Hosea 10 shows us Israel’s downfall but promise of restoration

Israel is an empty vine, He bringeth forth fruit unto himself(v1). The more God blessed them, the more they proliferated their idols. But He would destroy their false gods (v2). Their calf would be carried off (v6); their king swept away (v3, 7, 15), their shrines destroyed and covered with weeds; they would wish the mountains to fall on them (v8). As their sins exceeded even those at Gibeah, where sexual perversion, rape and murder resulted in the near-annihilation of the tribe of Benjamin (v9, 9:9, cf Judges 19–20), so Israel’s sins would overtake them: they must repent (v12) or be ruined (v13–15).

Israel falls to the Assyrian invader

   “The inhabitants of Samaria shall fear, because of the calves of Bethaven (v5). “Thy calf, O Samaria, hath cast thee off ... The calf of Samaria shall be broken in pieces (8:5–6, see also 1 Kings 12:28, 2 Kings 10:19, 2 Chronicles 11:15). “As for Samaria, her king is cut off as the foam upon the water ... In a morning shall the king of Israel utterly be cut off” (v7, 15). “The spoil of Samaria shall be taken away [by] the king of Assyria” (Isaiah 8:4). “I will make Samaria as an heap of the field” (Mic 1:6). “Samaria shall become desolate; for she hath rebelled against her God: they shall fall by the sword: their infants shall be dashed in pieces, and their women with child shall be ripped up” (13:16). All came to pass.
   “Then the king of Assyria [Shalmaneser] came up throughout all the land, and went up to Samaria, and besieged it three years” (2 Kings 17:5; 18:9). “At the end of three years [722 BC] they took it. ... And the king of Assyria [by now Sargon] did carry away Israel unto Assyria, and put them in Halah and in Habor by the river of Gozan, and in the cities of the Medes” (2 Kings 18:10–11). Sargon’s inscription says he took 27,280 people.

Origin of the Samaritans

   “And [in 670 BC] the king of Assyria [Esarhaddon] brought men from Babylon, and from Cuthah, and from Ava, and from Hamath, and from Sepharvaim, and placed them in the cities of Samaria instead of the children of Israel: and they possessed Samaria, and dwelt in the cities thereof” (2 Kings 17:24, cf Ezra 4:2, 10). These people—the Samaritans —followed a mixture of religions (2 Kings 17:41) and were despised by the Jews (John 4:9, 8:48). Jesus’ parable of the Good Samaritan (Luke 10:30–37) turned this term of abuse into a byword for Christian charity.

Many of Judah deported too

   Except for “gleaning grapes” (Isaiah 17:6), the captivity of the 10 tribes was now complete. Tiglath-pileser III had previously depopulated Gilead, Naphtali and Galilee (2 Kings 15:29) and Reuben, Gad and Manasseh (1 Chronicles 5:26). The entire House of ISRAEL became extinct in Palestine in 670 BC, so fulfilling the prophecy of Isaiah 7:8 given in 735 BC and commenced in 2 Kings 10:32. Note: “In [701 BC] did Sennacherib king of Assyria come up against all the fenced cities of JUDAH, and took them” (2 Kings 18:13, 2 Chronicles 32:1, Isaiah 36:1). He captured 46 fortress-cities of Judah and many smaller towns, and deported 200,150. See Sennacherib’s own record of his campaign inscribed on a six-sided baked clay prism in the British Museum: scribes.png - 3065 bytes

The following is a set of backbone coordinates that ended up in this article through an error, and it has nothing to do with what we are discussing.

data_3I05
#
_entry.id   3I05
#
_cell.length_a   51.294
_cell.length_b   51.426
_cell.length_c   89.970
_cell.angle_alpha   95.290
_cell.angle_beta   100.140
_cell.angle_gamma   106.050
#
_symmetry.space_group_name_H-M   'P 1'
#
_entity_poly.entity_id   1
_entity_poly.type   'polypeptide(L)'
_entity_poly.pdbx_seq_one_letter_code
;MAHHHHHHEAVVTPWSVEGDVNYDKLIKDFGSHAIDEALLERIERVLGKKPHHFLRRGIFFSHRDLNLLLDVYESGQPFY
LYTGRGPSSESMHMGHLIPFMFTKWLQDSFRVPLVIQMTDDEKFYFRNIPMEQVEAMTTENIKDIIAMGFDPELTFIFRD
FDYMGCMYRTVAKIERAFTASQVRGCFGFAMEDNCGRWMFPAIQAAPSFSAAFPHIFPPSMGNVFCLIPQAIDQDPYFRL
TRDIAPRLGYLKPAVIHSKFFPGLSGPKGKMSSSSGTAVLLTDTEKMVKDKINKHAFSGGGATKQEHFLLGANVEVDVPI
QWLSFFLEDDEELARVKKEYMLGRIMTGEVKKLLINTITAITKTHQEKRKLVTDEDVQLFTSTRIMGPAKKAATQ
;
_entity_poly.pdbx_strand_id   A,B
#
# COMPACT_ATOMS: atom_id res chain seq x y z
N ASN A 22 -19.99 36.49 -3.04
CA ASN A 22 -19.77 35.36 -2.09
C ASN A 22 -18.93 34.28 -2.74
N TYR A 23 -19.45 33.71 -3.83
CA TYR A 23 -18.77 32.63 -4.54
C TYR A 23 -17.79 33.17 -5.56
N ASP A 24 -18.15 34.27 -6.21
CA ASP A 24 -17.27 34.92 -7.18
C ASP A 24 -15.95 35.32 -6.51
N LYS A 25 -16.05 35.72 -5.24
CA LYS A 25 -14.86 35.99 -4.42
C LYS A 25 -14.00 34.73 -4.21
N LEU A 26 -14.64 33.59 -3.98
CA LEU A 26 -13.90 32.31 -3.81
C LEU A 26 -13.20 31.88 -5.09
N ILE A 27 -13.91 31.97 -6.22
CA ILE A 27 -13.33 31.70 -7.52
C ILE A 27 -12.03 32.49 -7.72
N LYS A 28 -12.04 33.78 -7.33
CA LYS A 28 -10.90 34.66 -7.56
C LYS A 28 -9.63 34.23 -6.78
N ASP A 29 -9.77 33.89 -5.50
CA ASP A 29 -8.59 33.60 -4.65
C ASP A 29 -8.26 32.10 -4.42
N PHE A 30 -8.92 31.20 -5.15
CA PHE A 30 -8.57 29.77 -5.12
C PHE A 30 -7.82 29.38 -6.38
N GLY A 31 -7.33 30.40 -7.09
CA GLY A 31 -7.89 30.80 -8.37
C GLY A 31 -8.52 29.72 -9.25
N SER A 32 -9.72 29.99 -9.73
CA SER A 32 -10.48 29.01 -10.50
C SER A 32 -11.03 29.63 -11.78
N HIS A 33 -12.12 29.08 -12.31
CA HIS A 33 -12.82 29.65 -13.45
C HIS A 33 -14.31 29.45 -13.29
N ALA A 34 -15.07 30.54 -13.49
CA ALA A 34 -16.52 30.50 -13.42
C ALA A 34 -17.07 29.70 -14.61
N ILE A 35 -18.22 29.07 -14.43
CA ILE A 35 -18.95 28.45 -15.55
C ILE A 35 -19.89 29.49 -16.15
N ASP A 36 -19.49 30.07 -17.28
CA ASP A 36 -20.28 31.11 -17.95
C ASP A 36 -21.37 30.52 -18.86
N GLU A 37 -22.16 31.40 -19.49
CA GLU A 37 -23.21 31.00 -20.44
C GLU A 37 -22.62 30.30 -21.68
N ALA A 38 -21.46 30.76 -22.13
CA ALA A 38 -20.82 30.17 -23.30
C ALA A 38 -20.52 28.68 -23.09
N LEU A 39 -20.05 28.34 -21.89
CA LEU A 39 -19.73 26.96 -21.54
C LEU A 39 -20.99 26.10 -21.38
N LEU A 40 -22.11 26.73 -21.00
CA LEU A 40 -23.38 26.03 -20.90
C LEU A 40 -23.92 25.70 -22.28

... I then besieged Hezekiah of Judah who had not submitted to my yoke, and I captured 46 of his strong cities and fortresses and innumerable small cities which were round about them, with the battering of rams and the assault of engines, and the attack of foot-soldiers, and by mines and breaches [made in the walls]. I brought out therefrom 200,150 people, both small and great, male and female, and horses, and mules, and asses, and camels, and oxen, and innumerable sheep I counted as spoil. [Hezekiah] himself, like a caged bird, I shut up within Jerusalem his royal city. I threw up mounds against him, and I took vengeance upon any man who came forth from his city.
   These 200,150 Judahites were taken into captivity alongside the 10 tribes, never to return but in the Christian dispensation also to be re-covenanted to the Lord. Hence Paul speaks of “our twelve tribes, earnestly serving God” (Acts 26:7 RV).

   “It is time to seek the LORD, till He come and rain righteousness upon you(v12). For centuries they would bear no sign of being His people. Then He would come, and be “the LORD our Righteousness” (Jeremiah 23:6, 33:16, 1 Corinthians 1:30). They would be His people again, sons of God!

Assyrian scribes counting prisoners

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